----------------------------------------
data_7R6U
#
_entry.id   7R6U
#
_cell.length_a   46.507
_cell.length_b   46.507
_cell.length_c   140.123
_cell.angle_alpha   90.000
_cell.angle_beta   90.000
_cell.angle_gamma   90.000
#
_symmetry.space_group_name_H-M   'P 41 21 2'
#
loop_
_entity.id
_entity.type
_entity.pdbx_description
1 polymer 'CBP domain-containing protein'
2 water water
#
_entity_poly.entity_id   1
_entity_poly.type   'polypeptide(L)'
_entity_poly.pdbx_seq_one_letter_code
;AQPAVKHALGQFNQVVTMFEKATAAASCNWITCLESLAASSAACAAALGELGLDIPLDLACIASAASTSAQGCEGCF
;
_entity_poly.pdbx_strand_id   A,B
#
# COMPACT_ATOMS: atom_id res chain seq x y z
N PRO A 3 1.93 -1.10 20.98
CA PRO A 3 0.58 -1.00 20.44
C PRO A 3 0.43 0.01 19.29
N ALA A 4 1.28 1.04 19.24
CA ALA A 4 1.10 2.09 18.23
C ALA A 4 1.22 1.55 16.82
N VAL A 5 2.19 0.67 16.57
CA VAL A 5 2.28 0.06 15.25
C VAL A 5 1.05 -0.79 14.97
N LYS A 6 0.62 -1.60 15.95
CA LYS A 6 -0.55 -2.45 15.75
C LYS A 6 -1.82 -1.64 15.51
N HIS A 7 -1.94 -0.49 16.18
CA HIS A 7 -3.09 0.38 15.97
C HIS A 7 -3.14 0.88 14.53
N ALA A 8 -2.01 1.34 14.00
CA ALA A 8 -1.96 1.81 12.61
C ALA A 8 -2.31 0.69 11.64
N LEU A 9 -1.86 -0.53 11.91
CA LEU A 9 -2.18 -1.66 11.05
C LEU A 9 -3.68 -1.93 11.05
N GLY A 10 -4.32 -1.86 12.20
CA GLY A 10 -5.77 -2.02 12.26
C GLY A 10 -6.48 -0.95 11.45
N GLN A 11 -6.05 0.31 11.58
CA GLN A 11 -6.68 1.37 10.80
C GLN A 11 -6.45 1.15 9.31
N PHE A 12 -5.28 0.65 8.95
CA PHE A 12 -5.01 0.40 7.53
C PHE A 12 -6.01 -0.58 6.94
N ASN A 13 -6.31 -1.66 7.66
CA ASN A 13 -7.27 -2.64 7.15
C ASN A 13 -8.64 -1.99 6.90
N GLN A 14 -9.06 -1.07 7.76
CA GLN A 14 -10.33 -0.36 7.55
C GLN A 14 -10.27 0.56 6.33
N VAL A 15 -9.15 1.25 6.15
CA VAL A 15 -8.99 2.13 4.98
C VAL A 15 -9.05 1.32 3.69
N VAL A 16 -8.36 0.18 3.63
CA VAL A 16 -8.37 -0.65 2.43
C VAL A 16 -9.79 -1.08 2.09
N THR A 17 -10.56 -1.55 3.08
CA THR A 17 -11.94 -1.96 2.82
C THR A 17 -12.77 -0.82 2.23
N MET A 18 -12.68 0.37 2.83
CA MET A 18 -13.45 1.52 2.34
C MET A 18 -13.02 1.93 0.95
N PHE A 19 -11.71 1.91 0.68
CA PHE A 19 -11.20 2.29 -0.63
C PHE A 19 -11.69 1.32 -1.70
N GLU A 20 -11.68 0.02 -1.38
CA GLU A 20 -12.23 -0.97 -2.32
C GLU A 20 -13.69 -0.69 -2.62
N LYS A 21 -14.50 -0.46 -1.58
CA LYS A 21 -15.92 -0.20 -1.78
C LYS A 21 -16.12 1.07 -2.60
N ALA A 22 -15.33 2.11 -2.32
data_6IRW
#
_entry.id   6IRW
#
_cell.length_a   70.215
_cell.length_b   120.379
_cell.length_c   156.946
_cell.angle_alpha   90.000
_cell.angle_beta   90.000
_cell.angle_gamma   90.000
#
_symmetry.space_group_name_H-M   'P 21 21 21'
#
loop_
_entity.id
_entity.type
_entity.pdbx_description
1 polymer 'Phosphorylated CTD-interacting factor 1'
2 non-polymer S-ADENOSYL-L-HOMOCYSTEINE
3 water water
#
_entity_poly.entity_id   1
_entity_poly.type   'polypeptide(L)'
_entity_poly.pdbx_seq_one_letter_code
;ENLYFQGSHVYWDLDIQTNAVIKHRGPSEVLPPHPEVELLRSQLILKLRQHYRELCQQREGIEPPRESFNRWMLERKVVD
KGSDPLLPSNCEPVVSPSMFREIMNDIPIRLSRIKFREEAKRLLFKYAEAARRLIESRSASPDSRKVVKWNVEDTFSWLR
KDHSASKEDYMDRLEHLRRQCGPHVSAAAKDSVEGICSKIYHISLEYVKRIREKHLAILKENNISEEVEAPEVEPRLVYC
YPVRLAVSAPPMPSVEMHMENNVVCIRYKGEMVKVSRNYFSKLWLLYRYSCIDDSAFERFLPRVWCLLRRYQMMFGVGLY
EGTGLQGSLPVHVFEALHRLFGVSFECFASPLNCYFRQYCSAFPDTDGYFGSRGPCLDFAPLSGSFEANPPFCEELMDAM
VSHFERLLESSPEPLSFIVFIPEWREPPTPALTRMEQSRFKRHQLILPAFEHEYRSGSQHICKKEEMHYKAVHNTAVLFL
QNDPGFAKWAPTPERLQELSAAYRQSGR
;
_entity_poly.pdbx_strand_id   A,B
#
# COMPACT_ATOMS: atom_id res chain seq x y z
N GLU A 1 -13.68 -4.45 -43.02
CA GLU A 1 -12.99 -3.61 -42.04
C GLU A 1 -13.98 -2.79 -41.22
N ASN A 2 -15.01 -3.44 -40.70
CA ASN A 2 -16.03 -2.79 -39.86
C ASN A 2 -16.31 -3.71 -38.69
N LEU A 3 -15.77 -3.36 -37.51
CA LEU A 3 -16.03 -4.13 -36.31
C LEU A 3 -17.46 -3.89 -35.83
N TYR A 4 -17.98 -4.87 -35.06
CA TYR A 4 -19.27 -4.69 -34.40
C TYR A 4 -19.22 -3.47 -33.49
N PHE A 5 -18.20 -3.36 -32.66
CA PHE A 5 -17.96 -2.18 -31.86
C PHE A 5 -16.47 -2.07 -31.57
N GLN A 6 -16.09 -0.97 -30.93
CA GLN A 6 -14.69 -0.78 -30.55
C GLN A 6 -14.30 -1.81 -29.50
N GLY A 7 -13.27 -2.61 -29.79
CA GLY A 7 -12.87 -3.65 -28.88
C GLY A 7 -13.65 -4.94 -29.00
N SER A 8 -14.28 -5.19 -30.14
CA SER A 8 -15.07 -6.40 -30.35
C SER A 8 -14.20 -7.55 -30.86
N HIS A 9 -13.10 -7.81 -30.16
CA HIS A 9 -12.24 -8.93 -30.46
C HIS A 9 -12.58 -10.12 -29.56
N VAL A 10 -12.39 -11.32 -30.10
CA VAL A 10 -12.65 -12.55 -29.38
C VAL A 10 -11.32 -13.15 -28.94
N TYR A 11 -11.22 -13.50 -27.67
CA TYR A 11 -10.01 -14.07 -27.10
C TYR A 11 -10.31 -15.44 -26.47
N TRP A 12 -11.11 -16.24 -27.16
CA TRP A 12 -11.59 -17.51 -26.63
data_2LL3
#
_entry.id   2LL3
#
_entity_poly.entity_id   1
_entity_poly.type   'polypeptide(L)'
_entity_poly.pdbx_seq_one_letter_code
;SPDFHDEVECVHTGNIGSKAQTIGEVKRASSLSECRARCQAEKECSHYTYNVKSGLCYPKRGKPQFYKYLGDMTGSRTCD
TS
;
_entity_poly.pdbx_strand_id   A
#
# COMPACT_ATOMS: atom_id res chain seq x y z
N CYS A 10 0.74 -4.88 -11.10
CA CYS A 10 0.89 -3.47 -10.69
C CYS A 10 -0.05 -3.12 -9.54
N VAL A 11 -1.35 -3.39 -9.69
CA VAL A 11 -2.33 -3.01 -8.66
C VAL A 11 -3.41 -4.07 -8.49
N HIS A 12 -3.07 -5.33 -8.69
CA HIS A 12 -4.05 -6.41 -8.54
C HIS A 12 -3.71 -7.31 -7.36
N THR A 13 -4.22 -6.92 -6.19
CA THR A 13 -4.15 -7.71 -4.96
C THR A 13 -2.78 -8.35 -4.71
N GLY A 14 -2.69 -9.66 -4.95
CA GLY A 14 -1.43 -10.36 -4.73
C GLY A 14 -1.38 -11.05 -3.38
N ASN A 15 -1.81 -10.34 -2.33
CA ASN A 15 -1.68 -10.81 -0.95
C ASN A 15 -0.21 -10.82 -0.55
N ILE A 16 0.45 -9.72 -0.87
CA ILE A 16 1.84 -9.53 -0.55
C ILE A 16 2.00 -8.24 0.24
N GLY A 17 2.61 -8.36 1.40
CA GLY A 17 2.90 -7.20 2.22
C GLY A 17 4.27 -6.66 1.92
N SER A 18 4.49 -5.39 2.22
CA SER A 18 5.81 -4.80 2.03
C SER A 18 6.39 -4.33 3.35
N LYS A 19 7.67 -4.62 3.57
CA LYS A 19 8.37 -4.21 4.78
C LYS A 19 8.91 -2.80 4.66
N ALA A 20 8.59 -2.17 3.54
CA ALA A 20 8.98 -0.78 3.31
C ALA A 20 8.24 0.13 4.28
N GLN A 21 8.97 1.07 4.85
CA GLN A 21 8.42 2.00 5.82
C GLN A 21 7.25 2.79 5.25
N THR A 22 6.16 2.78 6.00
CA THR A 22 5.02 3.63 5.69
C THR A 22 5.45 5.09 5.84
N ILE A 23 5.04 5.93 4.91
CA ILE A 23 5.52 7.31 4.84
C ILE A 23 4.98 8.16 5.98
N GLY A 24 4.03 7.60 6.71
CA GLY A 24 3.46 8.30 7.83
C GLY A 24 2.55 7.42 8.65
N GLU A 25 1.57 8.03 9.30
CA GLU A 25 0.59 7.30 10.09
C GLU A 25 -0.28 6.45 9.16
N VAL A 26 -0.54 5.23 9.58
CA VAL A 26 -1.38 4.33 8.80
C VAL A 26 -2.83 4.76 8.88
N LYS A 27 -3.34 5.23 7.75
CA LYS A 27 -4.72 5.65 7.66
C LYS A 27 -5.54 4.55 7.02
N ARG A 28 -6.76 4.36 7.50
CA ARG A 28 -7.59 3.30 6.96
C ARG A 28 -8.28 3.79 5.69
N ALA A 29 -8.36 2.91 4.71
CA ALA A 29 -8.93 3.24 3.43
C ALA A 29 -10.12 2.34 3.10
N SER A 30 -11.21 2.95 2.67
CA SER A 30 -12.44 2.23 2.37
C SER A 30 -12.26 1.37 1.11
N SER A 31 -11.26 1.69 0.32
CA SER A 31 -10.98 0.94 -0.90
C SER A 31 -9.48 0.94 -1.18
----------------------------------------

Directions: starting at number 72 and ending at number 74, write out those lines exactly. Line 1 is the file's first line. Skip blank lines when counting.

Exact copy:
CA THR A 17 -11.94 -1.96 2.82
C THR A 17 -12.77 -0.82 2.23
N MET A 18 -12.68 0.37 2.83